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Category: Writing

Birth of a novel – how I wrote Blue Tide Rising

Birth of a novel – how I wrote Blue Tide Rising

Today’s post is from Inspired Quill pub-mate, Clare Stevens, who tells us how and why she wrote Blue Tide Rising. Take it away, Clare! Early in 2010, I sat in a pub in Derbyshire with my friend Jane and told her I had an idea for a novel. She asked what it was about. I told her the basic premise which – although I hadn’t at that stage perfected my one-line-pitch – would have gone something like this: It’s about a young…

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Being Influenced by Other Novels

Being Influenced by Other Novels

I recently blogged about books that have influenced me as a writer. One question that comes up is the difference between being influenced by other novels in your genre and copying them. In some ways, if you’re writing in the same genre, you’re bound to use some of the same elements. Readers choose those genre books partly because they like those elements. But readers also like to be surprised, so a writer can’t just reproduce what’s already been done. Instead,…

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Should I Review This Book?

Should I Review This Book?

In February, I went to a Chicagoland SFF conference called Capricon. Among the engaging panels I attended was one called “Book Reviews vs. Literary Criticism: But is it good?” Panelists included a publicist, a couple of writers, and a book reviewer for a newspaper. The topic they started with was the difference between a fully-fledged piece of literary criticism and the kind of short, off-the-cuff reviews you usually see on Amazon or Goodreads. But they touched on a number of issues…

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Books that influenced me as a writer

Books that influenced me as a writer

I was recently on a panel for which we were asked to talk about books that had influenced us as writers. It sounded like an easy topic, but the more I thought about it, the less clear my answer got. We’re influenced by our reading in both conscious and unconscious ways. In some sense every novel I ever read has influenced me. Reading is the way most of us learn the shape of story in our culture. However, I eventually…

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Revising on a sentence level

Revising on a sentence level

The first draft of a novel is intensely difficult to write. You’re creating characters, plot, setting, dialogue, details, theme, and a host of other things at once. It has to hang together, and for any of it to work, it all has to work on at least a basic level. In a way, the better the writer gets, the harder it is to do because a good writer is aware of flaws a novice writer might miss. That’s why I…

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Confessions of a Plotter

Confessions of a Plotter

One of the never-ending discussions about how to write is whether it’s better to be a plotter (who plans the plot ahead of time) or a “pantser,” one who writes by the seat of their pants. I have to admit it always sounds wild and creative to be a pantser, and I envy them their daring. But I am irrevocably a plotter, sometimes going as far as using index cards to lay out my story. I comfort myself by remembering I don’t…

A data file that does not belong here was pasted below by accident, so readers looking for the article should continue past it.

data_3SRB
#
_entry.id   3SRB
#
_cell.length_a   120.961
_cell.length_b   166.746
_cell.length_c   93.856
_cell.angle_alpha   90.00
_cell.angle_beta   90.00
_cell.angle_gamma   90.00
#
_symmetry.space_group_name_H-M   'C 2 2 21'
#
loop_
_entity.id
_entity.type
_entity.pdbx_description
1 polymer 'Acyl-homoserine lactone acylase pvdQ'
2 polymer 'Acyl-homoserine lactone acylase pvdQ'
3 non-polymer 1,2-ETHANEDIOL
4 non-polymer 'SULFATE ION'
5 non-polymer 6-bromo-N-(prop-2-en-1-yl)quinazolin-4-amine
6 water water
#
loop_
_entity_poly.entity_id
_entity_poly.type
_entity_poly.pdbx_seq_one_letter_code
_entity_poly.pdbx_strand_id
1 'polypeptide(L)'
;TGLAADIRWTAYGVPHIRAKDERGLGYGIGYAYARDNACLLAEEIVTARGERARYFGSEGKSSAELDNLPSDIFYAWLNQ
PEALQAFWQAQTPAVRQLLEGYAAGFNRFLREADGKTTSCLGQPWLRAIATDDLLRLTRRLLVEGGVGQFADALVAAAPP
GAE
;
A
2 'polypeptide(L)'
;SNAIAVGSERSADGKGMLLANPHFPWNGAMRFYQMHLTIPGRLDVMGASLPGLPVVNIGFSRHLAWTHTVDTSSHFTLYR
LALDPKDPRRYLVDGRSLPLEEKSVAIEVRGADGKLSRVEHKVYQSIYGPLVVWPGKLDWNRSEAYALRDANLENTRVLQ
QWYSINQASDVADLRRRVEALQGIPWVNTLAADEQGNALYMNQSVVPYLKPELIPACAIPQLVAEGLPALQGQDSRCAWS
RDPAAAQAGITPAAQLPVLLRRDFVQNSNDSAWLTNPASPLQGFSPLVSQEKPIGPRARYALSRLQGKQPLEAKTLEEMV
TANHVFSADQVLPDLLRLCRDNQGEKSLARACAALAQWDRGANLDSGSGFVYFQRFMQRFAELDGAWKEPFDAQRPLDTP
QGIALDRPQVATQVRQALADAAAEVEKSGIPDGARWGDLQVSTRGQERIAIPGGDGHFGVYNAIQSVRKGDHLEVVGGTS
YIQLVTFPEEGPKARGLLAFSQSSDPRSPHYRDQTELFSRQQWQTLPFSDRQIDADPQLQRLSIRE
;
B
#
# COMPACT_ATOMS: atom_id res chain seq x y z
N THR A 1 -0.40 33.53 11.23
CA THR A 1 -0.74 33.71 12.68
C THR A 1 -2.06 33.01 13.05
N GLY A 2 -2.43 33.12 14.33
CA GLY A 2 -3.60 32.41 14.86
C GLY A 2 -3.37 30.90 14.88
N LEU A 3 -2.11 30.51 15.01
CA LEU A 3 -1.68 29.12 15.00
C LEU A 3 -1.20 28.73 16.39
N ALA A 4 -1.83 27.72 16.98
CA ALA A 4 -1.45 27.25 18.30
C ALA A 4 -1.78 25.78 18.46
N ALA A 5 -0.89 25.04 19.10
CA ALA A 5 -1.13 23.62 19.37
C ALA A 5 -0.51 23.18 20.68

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Opening Styles That May Turn Your Writing World Around

Opening Styles That May Turn Your Writing World Around

Today’s post on writing beginnings is from E. J. Runyon. E.J. is a novelist and short story writer, with two literary fiction novels, one novella, and a short story collection. In non-fiction, she has two writing guides: Tell Me (How to Write) a Story and Five Ways of Thinking to Turn Your Writing World Around. Another novel and writing guide are due out in 2020.She runs the writer’s website, Bridge to Story, and coaches writers, from around the globe, online. Spring sessions are still available. Contact her…

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Books about Writing

Books about Writing

There are a ton of books about writing out there, and I own a whole lot of them. Some I read once, but some I wind up rereading, learning new things each time, probably because I’m ready to learn them. Here are some of the books I’ve found most helpful. Writing the Breakout Novel (and its accompanying workbook)The Fire in Fiction By Donald Maass Maass is a successful literary agent. In these two books, he draws on what he’s learned selling…

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What Do YA Writers Owe Their Readers?

What Do YA Writers Owe Their Readers?

Occasionally, I hear someone suggest that a YA book should embody a good message for teens. That feels wrong to me, but it’s hard to articulate why. No Sending a Message! First, I don’t believe a good novel of any kind sets out to “send a message” in a bald way, and if a book does, it probably cripples the writing. I do believe that a story embodies the writer’s world view and that inevitably includes pretty much everything: politics,…

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Yikes! I don’t have enough words!

Yikes! I don’t have enough words!

Every writer is going to be different, but I tend to write first drafts that are very bare bones. I find a first draft painful to write so I try to get it down quickly, planning to revise. As a consequence, my first drafts are often short of the 60,000 words that are usually the minimum for a young adult novel. I know that some of that brevity is due to things I have to work in later. One is…

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